## Introduction

This second post of the “Switching Between Tidyverse and Pandas for Tabular Data Wrangling” series focus on another important aspect of data wrangling: transforming data (see Fig. 1, which is taken from (Wickham and Grolemund 2016)).

As with the other posts in the series, this one does not intend to give a comprehensive introduction to related functions/methods and their usages. Instead, it only focuses on the most essential ones based on my personal experience. Where multiple solutions exist for the same purpose, the ones that minimizes the difference between tidyverse and pandas are chosen. Hopefully, these efforts will make the switch between the two packages easier.

## Prerequisites

The code provided in the next few sections requires the following packages:

`tidyverse`

for R;`pandas`

for Python.

See my other posts (this and this) for instructions on how to install these packages.

Before running the code, make sure that the required packages are properly loaded:

```
# R
library(tidyverse)
```

```
# Python
import pandas as pd
```

I will use the mtcars dataset, which is bundled with R, for demonstration in the following examples^{1}. The dataset can be exported to a CSV file, which can then be loaded to Python (see how). You may run the code yourself to see the results.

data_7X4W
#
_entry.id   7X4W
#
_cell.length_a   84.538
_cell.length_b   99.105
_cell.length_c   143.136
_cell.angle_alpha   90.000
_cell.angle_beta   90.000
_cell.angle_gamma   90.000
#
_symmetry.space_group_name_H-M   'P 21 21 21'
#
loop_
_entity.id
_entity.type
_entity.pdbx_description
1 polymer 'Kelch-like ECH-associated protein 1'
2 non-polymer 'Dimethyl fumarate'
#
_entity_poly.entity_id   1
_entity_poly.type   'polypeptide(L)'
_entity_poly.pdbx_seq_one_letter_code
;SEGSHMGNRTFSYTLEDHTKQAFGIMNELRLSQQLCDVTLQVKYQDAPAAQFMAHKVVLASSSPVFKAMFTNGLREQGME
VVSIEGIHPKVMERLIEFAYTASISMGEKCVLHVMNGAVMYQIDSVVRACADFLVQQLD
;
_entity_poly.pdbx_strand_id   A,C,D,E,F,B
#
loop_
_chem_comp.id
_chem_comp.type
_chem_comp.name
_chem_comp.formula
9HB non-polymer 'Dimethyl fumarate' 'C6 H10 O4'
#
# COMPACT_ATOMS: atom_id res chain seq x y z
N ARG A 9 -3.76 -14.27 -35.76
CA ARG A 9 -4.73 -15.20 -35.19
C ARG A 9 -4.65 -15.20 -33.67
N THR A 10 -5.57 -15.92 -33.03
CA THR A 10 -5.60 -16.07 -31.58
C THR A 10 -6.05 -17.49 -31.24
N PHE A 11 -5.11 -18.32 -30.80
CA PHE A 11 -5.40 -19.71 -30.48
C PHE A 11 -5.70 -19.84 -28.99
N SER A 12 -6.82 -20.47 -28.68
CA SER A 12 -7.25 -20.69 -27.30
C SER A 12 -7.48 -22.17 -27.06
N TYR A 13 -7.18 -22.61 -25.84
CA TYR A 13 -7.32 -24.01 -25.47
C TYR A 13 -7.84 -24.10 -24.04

## Picking rows by values

The tidyverse provides the `filter()`

function for picking rows that satisfy some conditions; the pandas equivalent is the `query()`

method. The following code shows how to keep only the rows where not `am == 1`

and `hp / cyl >= 20`

are both satistied:

```
# R
mtcars %>% filter(!((am == 1) & (hp / cyl >= 20)))
```

```
# Python
mtcars.query("~((am == 1) & (hp / cyl >= 20))")
```

In both approach, columns of the data frame can be directly identified in the expression and do not need to be qualified by the name of the data frame. However, note two major differences:

- The expression in
`filter()`

is unquoted, while that in`query()`

is quoted. `filter()`

uses`!`

as a negation operator, while`query()`

uses`~`

.

In some cases, it is necessary to use a variable (e.g., an integer `x`

), which is not one of the columns in the data frame in the expression. The following examples shows how:

```
# R
mtcars %>% filter(mpg == !!x)
```

```
# Python
mtcars.query("mpg == @x")
```

Note the differences in the symbols placed before the variable `x`

.

## Picking columns by names

The tidyverse provides the `select()`